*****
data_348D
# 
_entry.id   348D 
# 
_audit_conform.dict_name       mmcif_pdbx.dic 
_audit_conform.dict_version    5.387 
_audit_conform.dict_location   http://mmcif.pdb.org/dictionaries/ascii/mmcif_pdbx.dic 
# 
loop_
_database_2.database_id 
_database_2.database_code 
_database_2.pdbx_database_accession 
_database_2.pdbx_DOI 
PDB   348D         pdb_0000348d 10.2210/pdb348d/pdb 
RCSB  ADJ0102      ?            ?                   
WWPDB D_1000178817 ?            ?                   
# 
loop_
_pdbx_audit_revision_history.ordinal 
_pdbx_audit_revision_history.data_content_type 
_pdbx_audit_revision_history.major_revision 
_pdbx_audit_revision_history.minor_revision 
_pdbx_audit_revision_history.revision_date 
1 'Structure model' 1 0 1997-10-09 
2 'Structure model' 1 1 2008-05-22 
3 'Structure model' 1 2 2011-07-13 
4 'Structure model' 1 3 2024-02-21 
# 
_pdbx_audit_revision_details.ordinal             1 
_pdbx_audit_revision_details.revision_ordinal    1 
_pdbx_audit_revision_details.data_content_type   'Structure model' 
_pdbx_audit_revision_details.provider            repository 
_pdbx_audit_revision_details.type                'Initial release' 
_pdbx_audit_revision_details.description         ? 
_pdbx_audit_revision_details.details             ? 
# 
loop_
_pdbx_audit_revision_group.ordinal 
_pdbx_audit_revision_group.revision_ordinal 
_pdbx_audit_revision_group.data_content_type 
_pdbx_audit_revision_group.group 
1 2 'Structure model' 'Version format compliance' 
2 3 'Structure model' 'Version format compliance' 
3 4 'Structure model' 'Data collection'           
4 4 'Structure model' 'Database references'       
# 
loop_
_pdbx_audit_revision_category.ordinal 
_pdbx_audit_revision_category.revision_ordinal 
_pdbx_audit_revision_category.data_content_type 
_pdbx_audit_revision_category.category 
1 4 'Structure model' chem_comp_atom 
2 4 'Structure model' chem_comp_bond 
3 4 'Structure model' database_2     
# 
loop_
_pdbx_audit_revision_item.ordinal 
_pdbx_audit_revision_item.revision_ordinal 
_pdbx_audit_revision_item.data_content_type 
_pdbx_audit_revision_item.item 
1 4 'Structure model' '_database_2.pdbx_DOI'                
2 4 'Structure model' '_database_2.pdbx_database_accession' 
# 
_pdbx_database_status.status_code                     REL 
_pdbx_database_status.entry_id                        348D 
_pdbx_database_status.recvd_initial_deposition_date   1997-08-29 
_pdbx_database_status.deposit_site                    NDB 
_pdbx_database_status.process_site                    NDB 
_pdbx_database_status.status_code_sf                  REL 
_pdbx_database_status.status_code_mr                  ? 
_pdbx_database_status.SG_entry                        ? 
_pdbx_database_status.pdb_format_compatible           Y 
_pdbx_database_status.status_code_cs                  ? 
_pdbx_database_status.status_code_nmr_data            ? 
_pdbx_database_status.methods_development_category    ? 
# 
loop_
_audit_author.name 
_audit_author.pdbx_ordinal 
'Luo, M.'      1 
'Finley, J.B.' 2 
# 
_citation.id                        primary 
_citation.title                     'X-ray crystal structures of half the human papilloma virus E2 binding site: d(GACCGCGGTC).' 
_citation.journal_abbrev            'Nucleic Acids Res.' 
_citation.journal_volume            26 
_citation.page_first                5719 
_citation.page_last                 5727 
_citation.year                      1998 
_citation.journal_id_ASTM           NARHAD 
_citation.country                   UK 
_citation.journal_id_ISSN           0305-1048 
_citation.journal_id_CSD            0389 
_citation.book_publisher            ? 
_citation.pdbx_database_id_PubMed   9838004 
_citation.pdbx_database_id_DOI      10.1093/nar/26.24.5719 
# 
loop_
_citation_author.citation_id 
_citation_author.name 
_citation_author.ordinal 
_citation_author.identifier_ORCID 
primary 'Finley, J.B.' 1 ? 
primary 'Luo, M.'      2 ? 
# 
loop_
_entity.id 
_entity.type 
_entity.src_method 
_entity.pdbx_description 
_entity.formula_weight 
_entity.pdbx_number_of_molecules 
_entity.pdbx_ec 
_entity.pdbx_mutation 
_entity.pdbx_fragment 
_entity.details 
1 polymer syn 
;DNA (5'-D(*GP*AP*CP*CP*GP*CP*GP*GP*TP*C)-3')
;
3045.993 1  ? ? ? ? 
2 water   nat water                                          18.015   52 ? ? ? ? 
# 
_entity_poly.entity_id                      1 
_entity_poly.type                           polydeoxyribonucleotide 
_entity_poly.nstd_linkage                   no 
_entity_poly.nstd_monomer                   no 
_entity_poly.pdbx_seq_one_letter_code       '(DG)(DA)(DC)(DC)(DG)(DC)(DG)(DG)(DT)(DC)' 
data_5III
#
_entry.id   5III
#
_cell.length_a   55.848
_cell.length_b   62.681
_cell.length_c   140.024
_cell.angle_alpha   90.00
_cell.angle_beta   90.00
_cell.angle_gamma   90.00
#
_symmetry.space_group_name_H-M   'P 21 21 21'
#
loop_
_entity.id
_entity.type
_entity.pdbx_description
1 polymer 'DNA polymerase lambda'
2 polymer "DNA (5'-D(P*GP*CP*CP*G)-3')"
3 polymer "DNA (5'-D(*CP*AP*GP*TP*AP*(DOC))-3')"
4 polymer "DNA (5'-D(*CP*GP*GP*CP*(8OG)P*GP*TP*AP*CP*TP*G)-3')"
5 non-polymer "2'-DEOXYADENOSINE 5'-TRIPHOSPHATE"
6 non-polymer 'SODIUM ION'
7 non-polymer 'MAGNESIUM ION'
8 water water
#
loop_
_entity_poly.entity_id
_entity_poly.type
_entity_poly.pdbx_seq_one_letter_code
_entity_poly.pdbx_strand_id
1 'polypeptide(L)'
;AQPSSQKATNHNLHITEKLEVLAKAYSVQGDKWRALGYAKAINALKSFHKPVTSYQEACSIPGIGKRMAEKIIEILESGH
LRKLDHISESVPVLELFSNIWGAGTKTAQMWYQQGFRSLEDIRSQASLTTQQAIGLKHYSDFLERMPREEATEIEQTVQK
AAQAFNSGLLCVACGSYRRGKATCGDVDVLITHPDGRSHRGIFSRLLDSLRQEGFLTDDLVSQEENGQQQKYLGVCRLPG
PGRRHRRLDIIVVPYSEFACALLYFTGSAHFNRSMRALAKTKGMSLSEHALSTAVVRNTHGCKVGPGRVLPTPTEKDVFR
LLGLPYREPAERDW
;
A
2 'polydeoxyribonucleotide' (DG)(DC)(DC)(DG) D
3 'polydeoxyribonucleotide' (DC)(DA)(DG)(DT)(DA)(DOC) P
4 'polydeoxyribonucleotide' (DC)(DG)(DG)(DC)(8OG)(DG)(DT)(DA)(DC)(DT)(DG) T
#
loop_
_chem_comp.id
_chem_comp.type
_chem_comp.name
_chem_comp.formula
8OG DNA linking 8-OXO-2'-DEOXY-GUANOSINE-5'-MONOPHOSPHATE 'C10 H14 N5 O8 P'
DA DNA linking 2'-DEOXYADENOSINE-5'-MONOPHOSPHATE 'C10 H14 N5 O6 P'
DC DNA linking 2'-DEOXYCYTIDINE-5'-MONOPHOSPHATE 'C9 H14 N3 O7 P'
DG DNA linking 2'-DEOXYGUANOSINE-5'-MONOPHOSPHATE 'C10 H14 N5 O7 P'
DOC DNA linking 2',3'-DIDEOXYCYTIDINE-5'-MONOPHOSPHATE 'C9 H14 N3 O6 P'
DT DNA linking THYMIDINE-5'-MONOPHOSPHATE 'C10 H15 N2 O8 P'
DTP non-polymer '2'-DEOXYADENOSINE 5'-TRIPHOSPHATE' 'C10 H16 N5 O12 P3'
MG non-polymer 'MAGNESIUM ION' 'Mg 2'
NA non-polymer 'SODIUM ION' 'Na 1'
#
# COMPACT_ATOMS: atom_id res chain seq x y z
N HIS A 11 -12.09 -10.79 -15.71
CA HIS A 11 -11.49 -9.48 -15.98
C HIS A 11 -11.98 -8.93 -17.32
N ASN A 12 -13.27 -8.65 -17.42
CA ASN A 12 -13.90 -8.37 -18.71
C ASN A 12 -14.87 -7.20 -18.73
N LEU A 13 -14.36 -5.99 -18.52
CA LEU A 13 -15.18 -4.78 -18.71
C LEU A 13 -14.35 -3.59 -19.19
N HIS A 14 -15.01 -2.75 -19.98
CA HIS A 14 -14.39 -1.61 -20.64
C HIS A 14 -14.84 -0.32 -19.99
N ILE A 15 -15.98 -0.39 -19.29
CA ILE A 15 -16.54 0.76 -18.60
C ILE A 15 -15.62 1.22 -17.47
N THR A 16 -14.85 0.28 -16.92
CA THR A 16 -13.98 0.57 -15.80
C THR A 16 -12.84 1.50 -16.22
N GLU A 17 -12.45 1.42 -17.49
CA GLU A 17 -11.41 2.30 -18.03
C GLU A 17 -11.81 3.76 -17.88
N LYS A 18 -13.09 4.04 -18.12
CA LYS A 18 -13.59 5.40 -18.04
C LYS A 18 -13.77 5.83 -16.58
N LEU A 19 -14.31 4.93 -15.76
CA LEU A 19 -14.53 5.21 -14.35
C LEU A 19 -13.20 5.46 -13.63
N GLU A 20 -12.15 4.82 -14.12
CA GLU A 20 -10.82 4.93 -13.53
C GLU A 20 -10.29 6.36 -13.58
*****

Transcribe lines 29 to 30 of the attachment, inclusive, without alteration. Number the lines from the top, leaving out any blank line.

_pdbx_audit_revision_details.ordinal             1 
_pdbx_audit_revision_details.revision_ordinal    1 